- New renewable additions to continue to outstrip new fossil additions in terms of gigawatt in 2022. Central expectations are for around 300GW of capacity additions in 2022 up from just under 290GW in 2021.1
- Solar will continue to dominate: supportive policies and maturing technologies are enabling cheap access to capital in leading markets. Solar is consistently cheaper versus new fossil fuel plants in most countries.
- Wires will be critical to the transition as capacity increases. The projected requirement for new transmission and distribution lines worldwide is 80% greater over the next decade than the expansion seen over the last.2 However, high energy bills will test governments’ abilities to finance such projects.
- Battery storage is key. Since 2010, in real terms battery prices have fallen by almost 90%. However, supply chain issues mean 2022 could be the first year prices increase.
- Shutting fossil plants is not the only answer to the emissions problem. Governments can prioritise low carbon energy sources over fossil fuels without plant closures. This enables more renewable capacity to replace fossil when renewable generation rates are high, thereby reducing fossil fuel plants’ load factors and reducing emissions.
- A continued commodities boom will test oil majors’ green commitments, although higher fossil prices will make renewable alternatives even more cost competitive. Reducing fossil demand needs to be tackled credibly if we are to avoid energy price spikes driven by supply and demand imbalances – the road to net zero will be bumpy.
- The hydrogen ecosystem expand meaningfully Momentum will continue to build particularly on the policy and technology side and will include the pipeline of global electrolyser shipments to exceed 2GW in 2022; more country hydrogen strategies; and further emergence of new methods to create green hydrogen, such as waste-to-hydrogen and methane pyrolosis.
- Sustainable Aviation Fuel (SAF) In 2021, nine airlines committed to set science-based targets (SBTs) to meet pledged net-zero ambitions. In 2022 we will likely see at least a further 10 commit to these targets. This will increase demand for SAF. Cost will be a headwind for demand but should continue to decline amid increased uptake and potential taxation of existing aviation fuel.
- Rapid growth of charging infrastructure to support EV adoption driven by accelerating demand for consumer and commercial EVs.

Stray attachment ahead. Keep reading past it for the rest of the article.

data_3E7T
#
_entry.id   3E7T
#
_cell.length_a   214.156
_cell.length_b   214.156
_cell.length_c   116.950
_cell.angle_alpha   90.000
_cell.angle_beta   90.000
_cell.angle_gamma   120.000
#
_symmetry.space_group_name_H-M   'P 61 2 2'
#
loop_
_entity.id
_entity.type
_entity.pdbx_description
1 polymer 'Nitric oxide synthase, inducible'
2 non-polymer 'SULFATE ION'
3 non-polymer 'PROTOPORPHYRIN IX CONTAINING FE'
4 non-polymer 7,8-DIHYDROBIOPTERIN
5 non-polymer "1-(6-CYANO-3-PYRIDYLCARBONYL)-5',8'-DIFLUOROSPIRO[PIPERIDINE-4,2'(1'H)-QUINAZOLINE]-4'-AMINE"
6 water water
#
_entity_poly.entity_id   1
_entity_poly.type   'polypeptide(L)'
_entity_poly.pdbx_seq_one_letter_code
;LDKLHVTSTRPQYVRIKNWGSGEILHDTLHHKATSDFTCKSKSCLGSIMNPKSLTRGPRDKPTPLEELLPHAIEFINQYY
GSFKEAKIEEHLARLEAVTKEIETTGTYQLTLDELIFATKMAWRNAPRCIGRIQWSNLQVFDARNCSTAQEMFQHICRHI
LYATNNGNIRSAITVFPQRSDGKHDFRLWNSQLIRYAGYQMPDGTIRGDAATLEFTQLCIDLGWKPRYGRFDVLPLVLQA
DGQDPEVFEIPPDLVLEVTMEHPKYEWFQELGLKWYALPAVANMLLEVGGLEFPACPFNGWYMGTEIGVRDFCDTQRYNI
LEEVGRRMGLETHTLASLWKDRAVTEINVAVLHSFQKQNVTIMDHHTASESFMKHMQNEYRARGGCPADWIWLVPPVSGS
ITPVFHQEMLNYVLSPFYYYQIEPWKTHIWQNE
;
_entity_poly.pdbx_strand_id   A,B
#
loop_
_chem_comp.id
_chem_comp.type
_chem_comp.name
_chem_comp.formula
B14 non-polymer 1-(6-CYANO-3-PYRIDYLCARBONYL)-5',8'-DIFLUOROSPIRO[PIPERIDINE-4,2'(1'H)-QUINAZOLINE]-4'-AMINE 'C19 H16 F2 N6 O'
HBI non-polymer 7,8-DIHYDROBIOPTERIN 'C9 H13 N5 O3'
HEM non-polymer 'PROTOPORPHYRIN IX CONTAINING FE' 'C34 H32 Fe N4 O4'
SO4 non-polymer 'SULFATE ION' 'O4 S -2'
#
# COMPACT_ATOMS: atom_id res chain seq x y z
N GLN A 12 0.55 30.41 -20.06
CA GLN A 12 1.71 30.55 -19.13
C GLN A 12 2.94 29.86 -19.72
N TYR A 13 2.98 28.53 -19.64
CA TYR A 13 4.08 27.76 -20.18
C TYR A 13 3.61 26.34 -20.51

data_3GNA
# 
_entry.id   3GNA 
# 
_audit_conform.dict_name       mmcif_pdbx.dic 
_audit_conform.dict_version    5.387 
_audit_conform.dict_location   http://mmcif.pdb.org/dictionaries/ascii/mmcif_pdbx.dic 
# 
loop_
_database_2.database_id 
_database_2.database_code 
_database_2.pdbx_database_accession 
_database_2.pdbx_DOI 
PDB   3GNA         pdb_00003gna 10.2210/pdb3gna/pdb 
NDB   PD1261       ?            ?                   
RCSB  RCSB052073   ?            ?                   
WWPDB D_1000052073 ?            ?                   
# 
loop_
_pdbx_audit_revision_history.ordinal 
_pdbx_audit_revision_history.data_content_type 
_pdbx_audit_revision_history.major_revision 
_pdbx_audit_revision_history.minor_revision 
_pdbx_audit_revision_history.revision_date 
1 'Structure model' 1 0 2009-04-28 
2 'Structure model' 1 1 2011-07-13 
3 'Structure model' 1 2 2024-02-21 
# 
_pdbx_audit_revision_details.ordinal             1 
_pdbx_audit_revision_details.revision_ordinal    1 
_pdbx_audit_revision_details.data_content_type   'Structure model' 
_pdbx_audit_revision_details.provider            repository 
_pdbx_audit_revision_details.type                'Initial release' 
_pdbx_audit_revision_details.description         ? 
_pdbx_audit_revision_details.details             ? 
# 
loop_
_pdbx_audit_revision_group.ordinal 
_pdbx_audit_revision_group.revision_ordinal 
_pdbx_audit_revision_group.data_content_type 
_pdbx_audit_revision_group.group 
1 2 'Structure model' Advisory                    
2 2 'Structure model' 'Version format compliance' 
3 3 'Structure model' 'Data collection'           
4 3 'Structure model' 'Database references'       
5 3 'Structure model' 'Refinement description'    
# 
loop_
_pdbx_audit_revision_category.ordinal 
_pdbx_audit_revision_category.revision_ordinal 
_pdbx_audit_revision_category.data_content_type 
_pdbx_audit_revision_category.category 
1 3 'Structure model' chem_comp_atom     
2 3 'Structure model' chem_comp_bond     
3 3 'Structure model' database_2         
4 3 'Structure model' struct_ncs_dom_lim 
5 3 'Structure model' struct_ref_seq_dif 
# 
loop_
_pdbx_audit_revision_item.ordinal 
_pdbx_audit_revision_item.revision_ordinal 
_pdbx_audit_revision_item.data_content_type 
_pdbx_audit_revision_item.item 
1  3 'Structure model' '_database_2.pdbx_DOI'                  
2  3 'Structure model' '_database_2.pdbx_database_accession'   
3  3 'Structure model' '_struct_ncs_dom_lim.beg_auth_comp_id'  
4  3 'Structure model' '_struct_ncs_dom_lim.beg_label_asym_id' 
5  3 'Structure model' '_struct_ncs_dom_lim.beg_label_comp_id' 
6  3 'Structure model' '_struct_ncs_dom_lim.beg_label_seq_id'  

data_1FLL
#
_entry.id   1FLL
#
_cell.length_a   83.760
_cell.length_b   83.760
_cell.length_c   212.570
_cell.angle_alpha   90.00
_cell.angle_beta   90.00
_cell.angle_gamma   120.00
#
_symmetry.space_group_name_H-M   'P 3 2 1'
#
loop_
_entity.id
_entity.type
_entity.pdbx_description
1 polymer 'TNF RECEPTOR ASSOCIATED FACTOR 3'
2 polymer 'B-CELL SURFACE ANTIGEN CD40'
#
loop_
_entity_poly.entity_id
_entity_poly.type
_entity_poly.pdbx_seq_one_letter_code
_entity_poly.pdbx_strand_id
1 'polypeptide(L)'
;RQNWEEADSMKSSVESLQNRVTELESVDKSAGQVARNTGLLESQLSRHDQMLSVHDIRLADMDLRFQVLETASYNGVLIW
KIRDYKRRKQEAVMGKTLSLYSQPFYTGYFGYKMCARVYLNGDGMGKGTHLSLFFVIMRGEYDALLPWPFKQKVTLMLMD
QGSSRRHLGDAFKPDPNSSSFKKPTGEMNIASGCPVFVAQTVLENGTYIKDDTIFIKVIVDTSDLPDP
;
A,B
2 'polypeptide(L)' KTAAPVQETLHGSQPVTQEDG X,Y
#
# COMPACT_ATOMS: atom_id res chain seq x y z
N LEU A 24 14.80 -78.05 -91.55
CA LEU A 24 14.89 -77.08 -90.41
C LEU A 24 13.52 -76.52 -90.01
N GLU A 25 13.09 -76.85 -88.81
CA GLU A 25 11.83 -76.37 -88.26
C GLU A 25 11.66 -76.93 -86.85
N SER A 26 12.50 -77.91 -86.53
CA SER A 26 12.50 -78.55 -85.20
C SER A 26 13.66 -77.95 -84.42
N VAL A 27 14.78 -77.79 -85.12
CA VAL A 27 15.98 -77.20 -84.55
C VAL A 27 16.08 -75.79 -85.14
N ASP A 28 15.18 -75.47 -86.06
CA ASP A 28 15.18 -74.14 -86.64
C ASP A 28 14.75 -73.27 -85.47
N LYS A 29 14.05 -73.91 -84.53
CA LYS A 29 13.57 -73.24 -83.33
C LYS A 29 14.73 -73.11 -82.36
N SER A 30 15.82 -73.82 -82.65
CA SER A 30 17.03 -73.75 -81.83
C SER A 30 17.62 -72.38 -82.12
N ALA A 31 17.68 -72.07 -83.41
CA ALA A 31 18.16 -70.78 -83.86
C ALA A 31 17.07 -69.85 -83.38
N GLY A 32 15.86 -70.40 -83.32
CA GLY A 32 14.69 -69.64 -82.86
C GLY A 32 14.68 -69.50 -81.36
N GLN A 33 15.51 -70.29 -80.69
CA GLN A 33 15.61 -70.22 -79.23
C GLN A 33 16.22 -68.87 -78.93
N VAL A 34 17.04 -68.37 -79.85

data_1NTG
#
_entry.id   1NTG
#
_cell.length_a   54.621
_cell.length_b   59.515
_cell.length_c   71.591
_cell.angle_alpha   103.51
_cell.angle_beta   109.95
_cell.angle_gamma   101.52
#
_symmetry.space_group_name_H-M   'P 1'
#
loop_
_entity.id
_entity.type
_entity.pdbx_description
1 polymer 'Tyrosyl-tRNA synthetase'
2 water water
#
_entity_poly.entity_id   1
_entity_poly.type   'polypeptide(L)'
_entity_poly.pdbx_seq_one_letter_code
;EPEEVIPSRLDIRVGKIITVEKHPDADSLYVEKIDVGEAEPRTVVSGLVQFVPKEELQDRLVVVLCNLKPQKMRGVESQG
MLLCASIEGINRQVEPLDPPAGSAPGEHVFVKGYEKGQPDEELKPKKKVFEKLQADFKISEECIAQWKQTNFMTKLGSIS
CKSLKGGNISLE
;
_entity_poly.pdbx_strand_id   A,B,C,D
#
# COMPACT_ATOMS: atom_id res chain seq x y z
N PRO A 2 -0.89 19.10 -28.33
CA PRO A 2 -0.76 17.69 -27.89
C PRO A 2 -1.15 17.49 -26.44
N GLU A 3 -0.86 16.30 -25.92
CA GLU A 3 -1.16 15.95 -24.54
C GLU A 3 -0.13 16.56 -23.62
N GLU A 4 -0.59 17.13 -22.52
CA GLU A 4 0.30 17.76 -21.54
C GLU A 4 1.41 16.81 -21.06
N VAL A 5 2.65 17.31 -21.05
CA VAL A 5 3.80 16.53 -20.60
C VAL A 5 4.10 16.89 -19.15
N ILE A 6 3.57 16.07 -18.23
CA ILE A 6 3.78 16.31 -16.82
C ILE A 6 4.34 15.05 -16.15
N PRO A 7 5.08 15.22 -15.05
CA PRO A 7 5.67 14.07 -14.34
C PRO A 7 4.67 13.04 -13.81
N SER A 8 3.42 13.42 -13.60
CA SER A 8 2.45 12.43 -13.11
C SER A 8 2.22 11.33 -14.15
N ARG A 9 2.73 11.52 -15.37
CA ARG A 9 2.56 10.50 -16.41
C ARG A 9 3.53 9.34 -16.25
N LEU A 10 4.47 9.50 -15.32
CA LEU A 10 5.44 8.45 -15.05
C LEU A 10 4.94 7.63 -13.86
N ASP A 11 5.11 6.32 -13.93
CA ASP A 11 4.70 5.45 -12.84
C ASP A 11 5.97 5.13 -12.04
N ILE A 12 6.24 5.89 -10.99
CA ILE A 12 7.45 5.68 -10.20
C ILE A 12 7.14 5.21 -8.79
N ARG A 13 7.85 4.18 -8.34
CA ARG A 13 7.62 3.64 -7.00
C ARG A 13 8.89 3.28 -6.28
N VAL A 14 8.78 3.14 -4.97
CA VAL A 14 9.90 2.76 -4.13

- A new set of demands from investors and stakeholders will call for climate, technology and human capital experience in addition to gender and ethnic/racial diversity.
- Traditional models of “generalist directors” will diminish and be supplanted by “specialist directors” with strategic or technical sustainability expertise.
- “Specialist directors” will require non-traditional candidates.
- ESG (environmental, social and governance) activism will be a driver for change; investor and stakeholder engagement will ratchet.
Responsible investment policy: rights, rules and rows
- Human Rights will increasingly shape investment outcomes. While a legally binding global treaty governing business and human rights remains distant, national and supra-national regulation is gaining teeth. National legislation such as Germany’s Supply Chain Act will demand more of investors and investees, requiring appropriate human rights due diligence and remedy.
- Rules adopted by the US Securities and Exchange Commission (SEC) in December 2021 can now see China-based issuers delisted within three years. Identification of non-compliance may be costly.
- Polarisation is likely to continue over climate and energy security, inequality and common prosperity. The energy sector may soon be the most exciting as corporates such as Woodside turn towards hydrogen and carbon capture. Between the net-zero imperative and Ukraine, the future of nuclear is likely brighter than expected. As the cost of coronavirus emerges, expect social policy to guide markets from China to Chile.
2022 will be a year when the Federal Reserve tightens monetary stimulus for the first time since the 2009 global financial crisis. In many ways, this will mark a watershed. Tighter monetary conditions will make equity markets more discriminating as higher earnings become the main driver of stock price gains.
- Policy: The UN Biodiversity Conference COP15 aims to “put biodiversity on a path to recovery by 2030” moving toward regeneration by 2050. Proposals make the goal more tangible: preserving 30% of land and sea area, reducing pesticide and fertiliser pollution, eliminating plastic pollution, and achieving sustainable agriculture, forestry and fisheries.
- Agreed metrics: This year the Taskforce for Nature-related Financial Disclosures (TNFD) releases a framework for corporates and investors, the EU Taxonomy shifts focus to biodiversity, and the EU releases a disclosure framework, all of which may pave the way to a more common understanding of nature risks.
- Companies respond: While many companies’ responses are nascent, some are beginning to improve analysis of impacts and risks, or developing “nature positive” initiatives.
- Recognition of feedback loops there is a growing understanding that neither climate change or nature loss can be approached in a silo; the two themes are interdependent.